With all due RESPECT

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On Wednesday, Education Secretary Duncan announced the $5 billion RESPECT Project, a competitive grant program aimed at nothing less than "rebuilding" the teaching profession.

Details about the project are sketchy and it seems unlikely that Congress will pass it. Still we thought we would make some concrete suggestions about what grant seekers should incorporate in their proposals to fit into the program's six "key elements," were an RFP ever to hit the street:

  1. Attracting top-tier talent into education and preparing them for success: Set the bar for entry into teacher preparation such that only the top half of the college-going population can get in. 
  2. Creating a professional career continuum with competitive compensation: Move teachers of proven effectiveness faster up the pay schedule. Unlike those of other professions, teachers' salaries generally max out only at the tail end of their careers.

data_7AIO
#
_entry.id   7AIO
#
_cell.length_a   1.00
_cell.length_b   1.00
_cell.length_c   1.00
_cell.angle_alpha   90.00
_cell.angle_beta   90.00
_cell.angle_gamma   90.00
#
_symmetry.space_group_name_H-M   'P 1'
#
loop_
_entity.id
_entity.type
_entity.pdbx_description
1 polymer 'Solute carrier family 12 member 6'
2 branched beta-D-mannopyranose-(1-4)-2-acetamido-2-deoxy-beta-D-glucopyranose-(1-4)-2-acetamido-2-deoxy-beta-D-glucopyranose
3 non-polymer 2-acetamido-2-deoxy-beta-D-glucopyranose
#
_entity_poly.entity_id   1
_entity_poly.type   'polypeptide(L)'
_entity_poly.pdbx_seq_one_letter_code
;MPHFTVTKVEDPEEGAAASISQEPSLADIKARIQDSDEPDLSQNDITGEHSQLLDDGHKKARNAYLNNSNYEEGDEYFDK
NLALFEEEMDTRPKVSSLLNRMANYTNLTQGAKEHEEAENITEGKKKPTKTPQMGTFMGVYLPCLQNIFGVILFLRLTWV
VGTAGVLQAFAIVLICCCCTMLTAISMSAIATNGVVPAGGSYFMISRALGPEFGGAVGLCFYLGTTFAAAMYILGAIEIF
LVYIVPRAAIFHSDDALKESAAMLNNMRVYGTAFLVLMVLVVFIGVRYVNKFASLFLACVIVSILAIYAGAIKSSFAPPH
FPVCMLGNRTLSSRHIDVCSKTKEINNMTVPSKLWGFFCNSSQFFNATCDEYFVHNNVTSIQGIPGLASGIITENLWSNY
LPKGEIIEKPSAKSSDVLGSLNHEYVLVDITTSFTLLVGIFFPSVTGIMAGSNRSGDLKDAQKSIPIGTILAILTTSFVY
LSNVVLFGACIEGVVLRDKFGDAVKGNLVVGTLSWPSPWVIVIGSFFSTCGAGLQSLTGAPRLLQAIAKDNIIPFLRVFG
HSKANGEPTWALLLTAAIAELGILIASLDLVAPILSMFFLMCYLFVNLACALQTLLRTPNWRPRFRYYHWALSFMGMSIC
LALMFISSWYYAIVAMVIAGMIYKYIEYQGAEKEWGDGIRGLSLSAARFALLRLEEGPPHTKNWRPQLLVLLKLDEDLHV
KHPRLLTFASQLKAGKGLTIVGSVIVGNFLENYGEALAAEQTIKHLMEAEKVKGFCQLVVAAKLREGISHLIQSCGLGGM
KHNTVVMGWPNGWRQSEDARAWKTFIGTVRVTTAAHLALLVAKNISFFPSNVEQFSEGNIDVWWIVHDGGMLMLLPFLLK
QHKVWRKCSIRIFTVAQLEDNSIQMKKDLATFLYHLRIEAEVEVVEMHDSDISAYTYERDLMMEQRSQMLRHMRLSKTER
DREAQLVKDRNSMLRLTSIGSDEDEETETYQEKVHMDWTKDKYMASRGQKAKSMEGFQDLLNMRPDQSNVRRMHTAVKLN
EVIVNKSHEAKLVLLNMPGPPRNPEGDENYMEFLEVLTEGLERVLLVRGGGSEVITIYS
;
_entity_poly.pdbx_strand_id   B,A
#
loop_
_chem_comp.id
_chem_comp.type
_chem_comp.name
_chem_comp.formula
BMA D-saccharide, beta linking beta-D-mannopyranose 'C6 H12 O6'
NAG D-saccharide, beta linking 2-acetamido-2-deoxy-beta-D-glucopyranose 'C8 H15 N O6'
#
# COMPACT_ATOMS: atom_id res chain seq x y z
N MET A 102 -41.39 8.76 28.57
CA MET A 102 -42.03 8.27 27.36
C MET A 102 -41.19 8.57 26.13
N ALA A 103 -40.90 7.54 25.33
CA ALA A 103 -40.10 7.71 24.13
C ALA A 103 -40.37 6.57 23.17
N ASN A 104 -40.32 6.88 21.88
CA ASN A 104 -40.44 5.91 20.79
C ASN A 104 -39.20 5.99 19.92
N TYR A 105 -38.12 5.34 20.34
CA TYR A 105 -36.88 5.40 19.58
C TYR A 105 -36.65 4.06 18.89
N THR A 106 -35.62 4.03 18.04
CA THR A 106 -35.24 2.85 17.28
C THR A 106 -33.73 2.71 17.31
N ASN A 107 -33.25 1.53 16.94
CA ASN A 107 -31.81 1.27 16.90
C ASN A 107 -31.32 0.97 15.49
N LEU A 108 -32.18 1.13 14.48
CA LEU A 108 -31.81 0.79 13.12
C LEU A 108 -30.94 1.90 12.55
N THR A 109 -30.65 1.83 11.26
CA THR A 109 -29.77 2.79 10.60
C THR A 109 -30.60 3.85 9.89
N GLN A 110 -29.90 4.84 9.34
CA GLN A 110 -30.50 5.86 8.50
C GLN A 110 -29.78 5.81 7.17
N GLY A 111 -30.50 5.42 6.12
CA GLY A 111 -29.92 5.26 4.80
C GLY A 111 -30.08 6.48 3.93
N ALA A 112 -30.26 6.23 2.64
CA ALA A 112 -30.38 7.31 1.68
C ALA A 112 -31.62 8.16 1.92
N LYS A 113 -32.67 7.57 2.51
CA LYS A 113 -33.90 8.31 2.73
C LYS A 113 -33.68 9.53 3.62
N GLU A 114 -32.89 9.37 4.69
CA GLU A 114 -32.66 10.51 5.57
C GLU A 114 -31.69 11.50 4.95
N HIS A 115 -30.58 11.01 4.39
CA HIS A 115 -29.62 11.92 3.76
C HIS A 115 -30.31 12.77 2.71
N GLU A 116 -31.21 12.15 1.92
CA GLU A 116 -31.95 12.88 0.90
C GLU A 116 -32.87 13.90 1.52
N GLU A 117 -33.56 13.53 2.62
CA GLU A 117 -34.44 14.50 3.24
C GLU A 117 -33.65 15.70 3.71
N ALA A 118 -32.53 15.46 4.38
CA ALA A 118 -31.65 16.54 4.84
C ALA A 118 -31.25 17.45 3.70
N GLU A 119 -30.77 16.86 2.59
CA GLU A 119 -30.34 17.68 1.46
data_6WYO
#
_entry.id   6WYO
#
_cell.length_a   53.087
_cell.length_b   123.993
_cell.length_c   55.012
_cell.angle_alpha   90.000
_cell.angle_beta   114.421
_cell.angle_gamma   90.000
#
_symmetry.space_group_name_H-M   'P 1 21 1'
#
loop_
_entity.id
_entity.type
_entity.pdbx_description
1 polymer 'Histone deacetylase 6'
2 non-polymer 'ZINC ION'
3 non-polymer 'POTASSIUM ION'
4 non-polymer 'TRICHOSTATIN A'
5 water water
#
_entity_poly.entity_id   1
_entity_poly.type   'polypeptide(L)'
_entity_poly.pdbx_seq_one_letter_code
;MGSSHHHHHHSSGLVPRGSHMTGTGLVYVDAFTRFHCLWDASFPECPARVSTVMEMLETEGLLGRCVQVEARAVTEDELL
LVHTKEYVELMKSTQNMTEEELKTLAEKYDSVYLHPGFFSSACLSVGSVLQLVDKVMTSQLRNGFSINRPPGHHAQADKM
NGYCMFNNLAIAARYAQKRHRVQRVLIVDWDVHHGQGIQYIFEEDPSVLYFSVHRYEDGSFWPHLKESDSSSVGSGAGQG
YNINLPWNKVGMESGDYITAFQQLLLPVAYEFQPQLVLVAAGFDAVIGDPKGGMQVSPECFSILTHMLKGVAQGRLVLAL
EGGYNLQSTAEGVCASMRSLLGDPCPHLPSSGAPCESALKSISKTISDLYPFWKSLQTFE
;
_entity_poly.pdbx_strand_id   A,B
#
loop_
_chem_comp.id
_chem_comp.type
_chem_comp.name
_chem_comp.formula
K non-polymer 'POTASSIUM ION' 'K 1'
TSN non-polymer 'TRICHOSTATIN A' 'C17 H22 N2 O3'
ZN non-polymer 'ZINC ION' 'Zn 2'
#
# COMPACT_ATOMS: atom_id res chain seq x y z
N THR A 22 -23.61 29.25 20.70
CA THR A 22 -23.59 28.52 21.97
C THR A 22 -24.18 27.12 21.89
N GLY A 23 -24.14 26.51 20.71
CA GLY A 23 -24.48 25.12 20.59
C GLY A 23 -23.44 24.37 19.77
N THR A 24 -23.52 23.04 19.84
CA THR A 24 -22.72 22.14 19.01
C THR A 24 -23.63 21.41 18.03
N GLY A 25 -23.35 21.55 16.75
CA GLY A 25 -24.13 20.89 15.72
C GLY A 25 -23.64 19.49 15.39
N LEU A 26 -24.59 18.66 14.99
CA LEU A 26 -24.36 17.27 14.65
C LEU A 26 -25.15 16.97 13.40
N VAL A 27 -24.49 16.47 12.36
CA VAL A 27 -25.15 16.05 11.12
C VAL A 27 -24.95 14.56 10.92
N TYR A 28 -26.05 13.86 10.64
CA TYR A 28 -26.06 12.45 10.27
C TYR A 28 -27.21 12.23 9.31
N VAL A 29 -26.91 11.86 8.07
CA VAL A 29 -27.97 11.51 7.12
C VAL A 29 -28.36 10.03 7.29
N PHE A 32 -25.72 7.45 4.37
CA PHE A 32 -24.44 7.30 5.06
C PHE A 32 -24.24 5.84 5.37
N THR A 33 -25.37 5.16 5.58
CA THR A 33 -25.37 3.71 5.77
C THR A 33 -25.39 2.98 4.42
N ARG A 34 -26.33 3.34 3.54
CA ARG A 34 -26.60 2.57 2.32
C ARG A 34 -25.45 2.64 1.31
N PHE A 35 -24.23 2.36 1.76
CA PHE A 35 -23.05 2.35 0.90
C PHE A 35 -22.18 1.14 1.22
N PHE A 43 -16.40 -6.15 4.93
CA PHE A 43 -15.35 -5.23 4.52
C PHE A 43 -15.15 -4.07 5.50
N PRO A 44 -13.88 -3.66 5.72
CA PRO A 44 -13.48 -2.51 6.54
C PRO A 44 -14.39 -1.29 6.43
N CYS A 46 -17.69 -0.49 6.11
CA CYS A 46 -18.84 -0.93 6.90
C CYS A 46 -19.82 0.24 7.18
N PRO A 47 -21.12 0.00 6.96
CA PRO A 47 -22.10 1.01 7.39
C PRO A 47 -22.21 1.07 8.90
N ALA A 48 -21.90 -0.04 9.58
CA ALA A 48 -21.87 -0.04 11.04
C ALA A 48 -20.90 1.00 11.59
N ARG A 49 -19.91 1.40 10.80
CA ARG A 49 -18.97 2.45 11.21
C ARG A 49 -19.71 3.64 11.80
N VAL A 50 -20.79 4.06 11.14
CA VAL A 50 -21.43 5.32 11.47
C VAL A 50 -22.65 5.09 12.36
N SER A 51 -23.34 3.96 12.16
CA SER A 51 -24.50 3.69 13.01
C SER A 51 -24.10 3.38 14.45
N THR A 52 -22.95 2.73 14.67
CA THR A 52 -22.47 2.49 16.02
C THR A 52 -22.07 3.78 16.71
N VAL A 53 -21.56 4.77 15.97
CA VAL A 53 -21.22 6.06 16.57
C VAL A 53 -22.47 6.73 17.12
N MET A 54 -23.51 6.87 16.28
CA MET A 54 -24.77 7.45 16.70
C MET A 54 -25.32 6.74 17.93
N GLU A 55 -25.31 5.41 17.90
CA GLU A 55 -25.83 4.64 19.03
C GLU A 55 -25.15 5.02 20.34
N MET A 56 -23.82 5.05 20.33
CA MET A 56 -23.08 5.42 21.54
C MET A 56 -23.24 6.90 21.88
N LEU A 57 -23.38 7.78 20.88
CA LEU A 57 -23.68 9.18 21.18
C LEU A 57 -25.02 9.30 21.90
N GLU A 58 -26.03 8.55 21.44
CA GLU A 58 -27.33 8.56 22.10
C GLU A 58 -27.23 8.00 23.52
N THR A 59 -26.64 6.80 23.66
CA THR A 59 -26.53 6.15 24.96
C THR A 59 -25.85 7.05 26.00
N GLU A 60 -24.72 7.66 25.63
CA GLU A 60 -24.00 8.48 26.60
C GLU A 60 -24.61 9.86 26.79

3. Creating conditions for success: Lengthen the school day and give extra time to teachers to plan and collaborate.
  4. Evaluating and supporting the development and success of teachers and leaders:  Use evaluations to inform teacher practice. Our 2011 State Teacher Policy Yearbook found that most states do not require teachers to receive direct feedback from their evaluations, and that only 12 states require that evaluation results impact professional development.
  5. Getting the best educators to the students who need them most: Build a high quality student-teaching pipeline into schools in need. The Rodel Exemplary Teacher Initiative places student teachers with effective mentor teachers in high-poverty, high-performing schools. Those who stay to teach in high-poverty schools for three years receive a $10,000 savings bond.
  6. Sustaining a new and improved system: Take the lessons from Florida, Tennessee, and Louisiana and create a commission to help roll out a successful data management model throughout the country.

While these proposals may not sound quite as grand as what Secretary Duncan is looking for, if they were implemented across the country, they would go a long way toward elevating the profession.

—Graham Drake